Hope that helps a bit.

    Stefan

  5. #5
    Mike Davis's Avatar
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    The handle i am doing is a "Frame handle" like on a take down bowie. The spine and main spacers are made of damascus, with copper spacers on both sides of them, the ferrule and buttcap are african blackwood and the scales are made of musk ox horn. I need to order some acra glas, been meaning to. At this point i am just trying to get the pieces glued together to shape them, but it is being a pita. I don't want to generate too much heat and warp or crack the musk ox horn, that is why i considered switching to a fiber spacer material. The spine has a tab that interlocks into the back assembly and the spine is cut to where the tang slides in for a tight fit. Here is a really rough pic of a mock up using the materials.

  6. #6
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    Mike, what I've learned to use super glue. For whatever reason it holds up to heat better than any epoxy I've used. The biggest draw back to this is its inability to resist impact or shearing forces. It may be more work than you want to do, but super glue everything up, use no grit larger than 80 to shape your handle, get it within 1 millimeter of its final size, mark your handle with a permanent marker, take it apart, re-glue it using epoxy (after cleaning) and hand sand it to final shape. Yes, this seems like more work, but in the long run it saves you from breaking down due to a stress induced heart attack or aneurysm. For handles that are not laminated, you can use the mortise and tenon joint method either by turning a tenon on a lathe (you can get a small lathe attachment for your drill press) or my carefully hand shaping ā la Marko.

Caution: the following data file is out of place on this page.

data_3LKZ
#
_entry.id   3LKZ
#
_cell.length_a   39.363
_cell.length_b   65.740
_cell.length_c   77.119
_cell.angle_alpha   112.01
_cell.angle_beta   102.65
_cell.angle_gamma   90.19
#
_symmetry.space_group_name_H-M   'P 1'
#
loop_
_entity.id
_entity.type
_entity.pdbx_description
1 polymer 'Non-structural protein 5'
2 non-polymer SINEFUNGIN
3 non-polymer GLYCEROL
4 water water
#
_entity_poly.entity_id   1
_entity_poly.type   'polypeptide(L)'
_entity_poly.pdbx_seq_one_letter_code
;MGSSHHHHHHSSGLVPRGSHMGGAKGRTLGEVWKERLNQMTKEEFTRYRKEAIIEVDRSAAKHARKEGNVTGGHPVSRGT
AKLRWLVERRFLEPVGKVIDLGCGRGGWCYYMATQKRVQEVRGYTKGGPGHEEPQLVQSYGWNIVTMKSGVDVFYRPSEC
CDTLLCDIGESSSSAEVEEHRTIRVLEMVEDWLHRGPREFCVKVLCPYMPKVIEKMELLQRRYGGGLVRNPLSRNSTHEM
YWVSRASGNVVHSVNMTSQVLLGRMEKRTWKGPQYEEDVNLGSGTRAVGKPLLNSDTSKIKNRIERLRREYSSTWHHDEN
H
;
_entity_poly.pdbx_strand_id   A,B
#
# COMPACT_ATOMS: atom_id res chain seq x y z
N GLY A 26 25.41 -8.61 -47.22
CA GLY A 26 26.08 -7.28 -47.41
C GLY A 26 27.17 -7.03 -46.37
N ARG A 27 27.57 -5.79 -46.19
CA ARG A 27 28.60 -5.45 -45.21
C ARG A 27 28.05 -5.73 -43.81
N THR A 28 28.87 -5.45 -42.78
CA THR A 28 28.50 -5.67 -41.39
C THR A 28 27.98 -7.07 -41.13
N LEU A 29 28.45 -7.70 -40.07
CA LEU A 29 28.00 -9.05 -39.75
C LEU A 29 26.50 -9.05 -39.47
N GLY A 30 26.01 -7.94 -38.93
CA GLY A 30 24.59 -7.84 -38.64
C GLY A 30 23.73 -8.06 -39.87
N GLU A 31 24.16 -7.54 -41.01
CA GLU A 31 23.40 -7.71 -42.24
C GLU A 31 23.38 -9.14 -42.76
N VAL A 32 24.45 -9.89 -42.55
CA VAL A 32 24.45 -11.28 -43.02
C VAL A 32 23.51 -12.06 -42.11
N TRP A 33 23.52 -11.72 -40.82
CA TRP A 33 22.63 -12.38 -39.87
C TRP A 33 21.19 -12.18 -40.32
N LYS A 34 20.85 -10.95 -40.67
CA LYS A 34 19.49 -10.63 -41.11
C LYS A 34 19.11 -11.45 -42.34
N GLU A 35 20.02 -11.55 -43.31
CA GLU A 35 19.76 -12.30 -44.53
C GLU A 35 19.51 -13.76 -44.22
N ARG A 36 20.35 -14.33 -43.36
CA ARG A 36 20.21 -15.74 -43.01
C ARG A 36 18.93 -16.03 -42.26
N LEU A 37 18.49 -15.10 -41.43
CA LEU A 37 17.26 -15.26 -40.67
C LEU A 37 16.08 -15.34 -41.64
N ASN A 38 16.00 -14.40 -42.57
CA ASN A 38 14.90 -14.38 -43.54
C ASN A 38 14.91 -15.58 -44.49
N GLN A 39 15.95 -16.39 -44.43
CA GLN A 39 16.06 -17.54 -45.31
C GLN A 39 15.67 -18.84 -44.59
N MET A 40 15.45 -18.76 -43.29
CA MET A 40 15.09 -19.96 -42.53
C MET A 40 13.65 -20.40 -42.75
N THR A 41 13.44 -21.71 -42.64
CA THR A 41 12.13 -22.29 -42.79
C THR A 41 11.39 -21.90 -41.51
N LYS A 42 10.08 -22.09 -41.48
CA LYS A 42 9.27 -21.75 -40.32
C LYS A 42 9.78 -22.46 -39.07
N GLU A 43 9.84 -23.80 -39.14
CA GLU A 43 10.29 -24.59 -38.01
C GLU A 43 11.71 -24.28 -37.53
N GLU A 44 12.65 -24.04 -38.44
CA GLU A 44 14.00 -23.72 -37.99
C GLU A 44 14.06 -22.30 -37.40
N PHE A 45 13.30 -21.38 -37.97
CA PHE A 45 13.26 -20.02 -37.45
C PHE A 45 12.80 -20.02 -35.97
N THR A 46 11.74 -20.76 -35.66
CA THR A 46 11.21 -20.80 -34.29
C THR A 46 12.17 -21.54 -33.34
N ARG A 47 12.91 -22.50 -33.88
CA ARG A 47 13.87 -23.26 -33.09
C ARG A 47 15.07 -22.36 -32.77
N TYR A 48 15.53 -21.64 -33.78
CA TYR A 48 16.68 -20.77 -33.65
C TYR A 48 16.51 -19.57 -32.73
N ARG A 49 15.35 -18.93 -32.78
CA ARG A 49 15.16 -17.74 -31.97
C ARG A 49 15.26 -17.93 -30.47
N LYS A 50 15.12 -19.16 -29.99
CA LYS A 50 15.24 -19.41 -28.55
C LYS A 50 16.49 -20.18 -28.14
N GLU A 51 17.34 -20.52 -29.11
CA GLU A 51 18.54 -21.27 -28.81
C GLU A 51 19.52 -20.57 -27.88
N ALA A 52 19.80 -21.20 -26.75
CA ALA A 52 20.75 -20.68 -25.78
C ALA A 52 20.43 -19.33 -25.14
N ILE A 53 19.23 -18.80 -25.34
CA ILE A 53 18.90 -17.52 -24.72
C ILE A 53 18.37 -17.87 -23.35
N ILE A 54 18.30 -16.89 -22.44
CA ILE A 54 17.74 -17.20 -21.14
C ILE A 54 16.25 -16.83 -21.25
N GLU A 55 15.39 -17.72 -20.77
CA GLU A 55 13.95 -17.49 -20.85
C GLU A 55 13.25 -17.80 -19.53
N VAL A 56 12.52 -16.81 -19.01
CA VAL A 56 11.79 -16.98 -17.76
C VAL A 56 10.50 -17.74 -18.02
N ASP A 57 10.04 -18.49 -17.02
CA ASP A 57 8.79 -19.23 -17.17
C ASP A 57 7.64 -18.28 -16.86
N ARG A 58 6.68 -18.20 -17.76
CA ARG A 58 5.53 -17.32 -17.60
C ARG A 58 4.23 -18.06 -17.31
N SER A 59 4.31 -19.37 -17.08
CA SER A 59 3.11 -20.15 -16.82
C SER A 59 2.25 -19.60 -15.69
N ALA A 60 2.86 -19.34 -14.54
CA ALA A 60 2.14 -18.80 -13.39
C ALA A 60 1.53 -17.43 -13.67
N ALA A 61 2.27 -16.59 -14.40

*When you use superglue, make sure to use the thin version (thin, medium and thick are available). Don't slather it on, use it as you would spot weld.

  7. #7
    Marko Tsourkan's Avatar
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    I would normally say mortise and tenon construction, but using scales for the main body of the handle would require some extra creativity to keep the bond intact. Maybe internal pins?

    M


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  8. #8
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    Also, if price isn't an issue, you may want to try Resbond 940HT, it is rated for continued use at 2800 F.

  9. #9
    Mike Davis's Avatar
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    Awesome, thanks guys. The handle will have 10 hidden pins and 2 full pins holding it together in the long run but only have 4 in it so far. Will try the superglue idea tonight and see if I can get it rough shaped that way.

    Thanks again
    Mike

  10. #10

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    How are you getting the thin copper sheets off when superglued to take it apart again?